Look!!  Bountiful cream and azuki bean jelly!  I was so happy♡

We were having tea hearing the sound of thunder.  I hope tomorrow will be fine but it suppose to be strong rain again according to the weather news...So sad ;(


Kakiage-Don (rice bowl)

The big hurricane Sandy arrived in Boston.  Due to this, all public schools were cancelled and also almost public translation didn't work.  I tried to go outside to grocery shopping because I didn't have so many stuff in the fridge but no sooner had I opened the entrance door then I gave up to do that because it was incredible strong rain more than expected.

Anyway, it was better to stay at home today.  Actually I was seeing outside from my room but nobody was there.

I made a Kakiage-donburi with all ingredients I had.  Kakiage is a type of tempura and a Japanese dish of seafood or vegetables that have been battered and deep fried.  It's really crispy and has a lot of flavor!  Usually I don't make this kind of deep fry but today I had a lot of free time so made it!!

Kakiage-Don (2 Serves)
  • 1/2 of onion
  • 10 pieces of freezer or raw shrimp
  • 3 Tbs os edamame
  • cooked rice for 2 person
  • 1/2 cup of flour (☆)
  • 2 Tbs of corn starch (☆)
  • 1 tsp of baking powder (☆)
  • 1/4 tsp of salt (☆)
  • 100〜150cc of water
  • 1 tsp of vinegar
sauce for kakiage-don
  • 6 Tbs of mirin
  • 3 Tbs of soy sauce
  • 1 Tbs of sugar
  • 100cc of dashi

1,  Peel shrimps and remove the digestive tract from the back of the prawn.  Cut into small pieces.  Cut onion into thin slices.  Put onion, shrimp and edamame in a bowl.

2,  Make batter.  Mix (☆) and add cold water and vinegar and mix quickly.  Don't mix too much.  If you think the batter isn't thin enough like this picture, you can add water a bit by bit. 

3,  Add onion, shrimp and edamame to the batter and mix lightly.

4,  Pour oil to a pan and heat it until quite hot.  When you drop a bit of batter from high position and batter rises quickly, it' a sign that you can start deep-frying.

5,  Deep fry the kakiage ingredients using two spoons to make a circle.

6,  After the edge become light brown, remove from oil and put on kitchen paper or news paper to remove extra oil.

7,  Make a sauce for kakiage-don.  Heat a pan and mirin until boiling then add all ingredients of sauce.  Heat and boil for 1 minutes or so.

8,  Place cooked rice in a rice bowl and add 1 Tbs of sauce.  Place kakiage on the rice and add sauce as much as you like. 

It has been really long time since I had kakiage-donburi last time.  I was so happy that I could enjoy this flavor and crispy texture in a while.

I enjoyed relaxing in my room today but hope that the hurricane will go away from Boston and disappear soon!!


Pork and leek soba

In America, maybe almost people are having a Halloween party tonight o already did this weekend.  Despite this, I was too busy to have time for party because I moved to a new room this weekend.

 Do you know "Hikkoshi-soba"?  Soba means close in Japanese and looks long so in the past, people who moved to new house gave soba to neighbor and landlord to appreciate ongoing the help, support and relationship and tell the happiness to be close from now on.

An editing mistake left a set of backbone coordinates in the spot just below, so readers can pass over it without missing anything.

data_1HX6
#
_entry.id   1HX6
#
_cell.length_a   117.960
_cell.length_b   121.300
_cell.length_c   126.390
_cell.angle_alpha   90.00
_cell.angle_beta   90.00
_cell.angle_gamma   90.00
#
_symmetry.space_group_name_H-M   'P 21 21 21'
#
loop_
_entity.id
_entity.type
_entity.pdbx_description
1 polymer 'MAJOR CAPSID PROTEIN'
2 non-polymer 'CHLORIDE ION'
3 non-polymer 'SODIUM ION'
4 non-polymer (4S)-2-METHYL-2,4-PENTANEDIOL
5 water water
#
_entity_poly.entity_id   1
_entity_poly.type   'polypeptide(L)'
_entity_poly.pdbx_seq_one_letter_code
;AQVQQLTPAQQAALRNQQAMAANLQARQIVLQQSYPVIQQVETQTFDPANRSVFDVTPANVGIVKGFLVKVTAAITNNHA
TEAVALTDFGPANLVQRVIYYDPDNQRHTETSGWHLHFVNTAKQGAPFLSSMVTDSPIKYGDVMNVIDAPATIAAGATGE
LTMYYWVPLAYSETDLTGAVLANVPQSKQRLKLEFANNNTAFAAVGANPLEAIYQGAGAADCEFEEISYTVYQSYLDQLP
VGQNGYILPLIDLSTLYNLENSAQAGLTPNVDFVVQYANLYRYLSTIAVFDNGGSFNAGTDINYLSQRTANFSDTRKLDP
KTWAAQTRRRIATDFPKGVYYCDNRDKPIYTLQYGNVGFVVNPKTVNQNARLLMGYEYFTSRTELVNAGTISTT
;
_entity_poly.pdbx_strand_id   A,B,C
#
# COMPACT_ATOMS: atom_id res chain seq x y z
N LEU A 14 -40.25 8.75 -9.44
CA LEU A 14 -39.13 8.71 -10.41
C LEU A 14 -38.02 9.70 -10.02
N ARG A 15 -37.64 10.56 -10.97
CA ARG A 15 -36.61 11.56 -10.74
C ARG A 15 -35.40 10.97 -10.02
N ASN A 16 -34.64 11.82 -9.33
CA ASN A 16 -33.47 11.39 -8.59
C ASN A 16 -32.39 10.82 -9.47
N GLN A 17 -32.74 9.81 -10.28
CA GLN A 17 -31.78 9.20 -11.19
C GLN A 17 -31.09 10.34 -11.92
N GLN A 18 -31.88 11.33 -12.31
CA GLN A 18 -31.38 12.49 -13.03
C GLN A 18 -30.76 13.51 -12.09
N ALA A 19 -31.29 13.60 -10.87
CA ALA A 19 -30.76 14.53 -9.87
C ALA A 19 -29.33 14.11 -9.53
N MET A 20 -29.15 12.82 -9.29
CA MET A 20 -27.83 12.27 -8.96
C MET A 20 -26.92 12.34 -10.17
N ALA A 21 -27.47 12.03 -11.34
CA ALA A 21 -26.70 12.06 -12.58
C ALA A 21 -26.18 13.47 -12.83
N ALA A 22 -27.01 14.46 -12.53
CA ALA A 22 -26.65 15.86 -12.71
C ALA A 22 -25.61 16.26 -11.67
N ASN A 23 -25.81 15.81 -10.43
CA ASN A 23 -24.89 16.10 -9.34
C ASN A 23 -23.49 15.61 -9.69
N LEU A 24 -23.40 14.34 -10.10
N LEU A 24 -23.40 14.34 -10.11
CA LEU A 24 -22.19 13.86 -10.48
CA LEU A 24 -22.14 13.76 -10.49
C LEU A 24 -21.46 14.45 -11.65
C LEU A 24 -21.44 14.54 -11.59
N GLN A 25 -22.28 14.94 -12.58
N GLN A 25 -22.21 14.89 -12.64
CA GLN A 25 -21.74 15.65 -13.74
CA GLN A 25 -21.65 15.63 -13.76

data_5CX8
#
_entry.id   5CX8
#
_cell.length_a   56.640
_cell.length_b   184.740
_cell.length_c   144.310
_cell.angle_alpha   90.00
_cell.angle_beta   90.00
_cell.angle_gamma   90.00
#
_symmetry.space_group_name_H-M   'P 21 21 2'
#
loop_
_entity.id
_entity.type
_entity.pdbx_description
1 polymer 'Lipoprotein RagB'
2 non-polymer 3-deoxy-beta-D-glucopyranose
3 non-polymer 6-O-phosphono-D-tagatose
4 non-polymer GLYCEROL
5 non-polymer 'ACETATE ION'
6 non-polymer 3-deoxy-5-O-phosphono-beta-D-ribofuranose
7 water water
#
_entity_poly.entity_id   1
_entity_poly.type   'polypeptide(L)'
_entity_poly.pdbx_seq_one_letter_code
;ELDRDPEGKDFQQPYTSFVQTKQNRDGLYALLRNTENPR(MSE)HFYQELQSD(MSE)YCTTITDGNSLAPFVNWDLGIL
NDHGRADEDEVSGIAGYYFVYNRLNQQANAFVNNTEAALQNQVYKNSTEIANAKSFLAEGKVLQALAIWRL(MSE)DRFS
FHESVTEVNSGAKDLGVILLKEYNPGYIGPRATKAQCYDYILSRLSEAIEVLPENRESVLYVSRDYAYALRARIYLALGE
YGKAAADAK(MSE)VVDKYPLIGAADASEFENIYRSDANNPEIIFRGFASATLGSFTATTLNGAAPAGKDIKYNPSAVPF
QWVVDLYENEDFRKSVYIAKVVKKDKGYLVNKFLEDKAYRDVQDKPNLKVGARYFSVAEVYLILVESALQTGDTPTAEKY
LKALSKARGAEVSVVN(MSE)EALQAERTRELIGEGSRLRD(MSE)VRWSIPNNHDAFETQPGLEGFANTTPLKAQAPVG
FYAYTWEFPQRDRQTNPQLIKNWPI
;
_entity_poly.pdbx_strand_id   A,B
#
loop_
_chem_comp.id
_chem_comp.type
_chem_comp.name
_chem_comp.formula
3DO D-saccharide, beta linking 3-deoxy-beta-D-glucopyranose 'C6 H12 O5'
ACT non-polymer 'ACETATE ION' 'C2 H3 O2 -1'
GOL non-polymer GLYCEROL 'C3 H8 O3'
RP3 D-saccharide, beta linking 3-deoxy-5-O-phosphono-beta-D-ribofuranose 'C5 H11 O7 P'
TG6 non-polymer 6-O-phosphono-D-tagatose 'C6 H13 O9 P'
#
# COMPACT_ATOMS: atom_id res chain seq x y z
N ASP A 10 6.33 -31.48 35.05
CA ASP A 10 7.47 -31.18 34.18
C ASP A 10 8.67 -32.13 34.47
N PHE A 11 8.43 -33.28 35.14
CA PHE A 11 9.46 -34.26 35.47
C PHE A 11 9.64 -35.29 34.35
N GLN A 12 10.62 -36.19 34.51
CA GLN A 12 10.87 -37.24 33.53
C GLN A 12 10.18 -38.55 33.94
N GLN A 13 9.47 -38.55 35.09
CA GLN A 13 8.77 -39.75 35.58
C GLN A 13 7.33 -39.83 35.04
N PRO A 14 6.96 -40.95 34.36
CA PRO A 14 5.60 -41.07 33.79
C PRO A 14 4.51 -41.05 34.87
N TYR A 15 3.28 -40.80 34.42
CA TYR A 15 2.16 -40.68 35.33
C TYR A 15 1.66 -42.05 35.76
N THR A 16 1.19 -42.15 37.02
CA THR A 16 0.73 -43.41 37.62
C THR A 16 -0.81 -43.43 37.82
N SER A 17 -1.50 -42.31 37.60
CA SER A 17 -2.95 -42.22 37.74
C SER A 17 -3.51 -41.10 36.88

Of course it's only Japanese culture so I didn't give soba to neighbor but still I wanted to feel like having hikkoshi-soba that's why I made not halloween food but soba!

Pork and leek soba (2 serves)
  • soba for 2 people
  • 1/3 pound of thin sliced pork
  • 1/3 leek
  • 10 pieces of shiitake mushroom
  • 1 Tbs of sesame oil
  • 2 Tbs of ground daikon radish 
  • 800 cc of dashi (☆)
  • 2 Tbs of mirin (☆)
  • 2 Tbs of soy sauce (☆)

1,  Cut leek into thin sticks and pork into easy-bite sizes.  Heat a pan and sesame oil and stir-fry until pork's color become light brown and leek become pliant.

2,  Cut shiitake mushroom into thin slices then boil until soft.

3,  Boil a lot of hot water and boil soba for the time package says.  If it starts boiling over, you can add about 1/4 cup of water to stop it.

4,  Put boiled soba up to a colander and make it cool down with cold water.

5,  Put  (☆) in a pan and heat until hot.

6,  Put soba in a bowl and put stir-fried pork and leek, shiitake mushroom and daikon radish then pour soup.  Add Japanese red pepper powder if you would like.

I really enjoyed this soba hoping my good luck in this room.

By the way, maybe already you know but a devastating hurricane is arriving in Boston.  I hope nothing will happen tomorrow.  Take care!!


Niku-Dofu Donburi

We Japanese really like to eat a rice bowl like an above picture because it's easy to cook and so tasty. Do you guys know Gyu- don (a beef bowl) which is the most popular fast food in Japan?  Yoshinoya is the one of the most famous fast food restaurants in our country.  When I was working in Tokyo, I often went to Yoshinoya in Shibuya, for I didn't really have a time to eat a lunch, but they served us it  quickly and cheaply; it was so economical for me :))  So, today, I cooked a Niku-tofu bowl like similar to Gyu-don with leftover niku-dofu from yesterday.  It took only 10 minutes to cook and tasted pretty good. I will show you how to cook it easily and quickly, and I am going to bed to have a good dream soon!!

Niku-Dofu Donburi (1 serve)
  • 1 portion of niku-dofu (include soup)
  • soy sauce as much as you like
  • 1 egg
  • 1 portion of cooked rice
  • 1 green onion

1,  Put niku-dofu in a pan and heat until quit hot crashing tofu into small pieces.  If you don't have enough soup, you just add dashi a little bit.

2,  Beat an egg and add it wholly and boil with low fire.

3,  After you cook egg enough, put the niku-dofu on rice in the rice bowl.

4,  Cut green onion into thin slices then put it the top of the niku-dofu don.

Even though I made it easily, it had a lot of favor!  I just add an egg to niku-dofu but the taste was really different from niku-dofu, which made me so surprised!!

I think also you guys could be surprised like me.  I highly recommend to leave some niku-dofu for this niku-dofu donburi even if you want to eat all strongly!!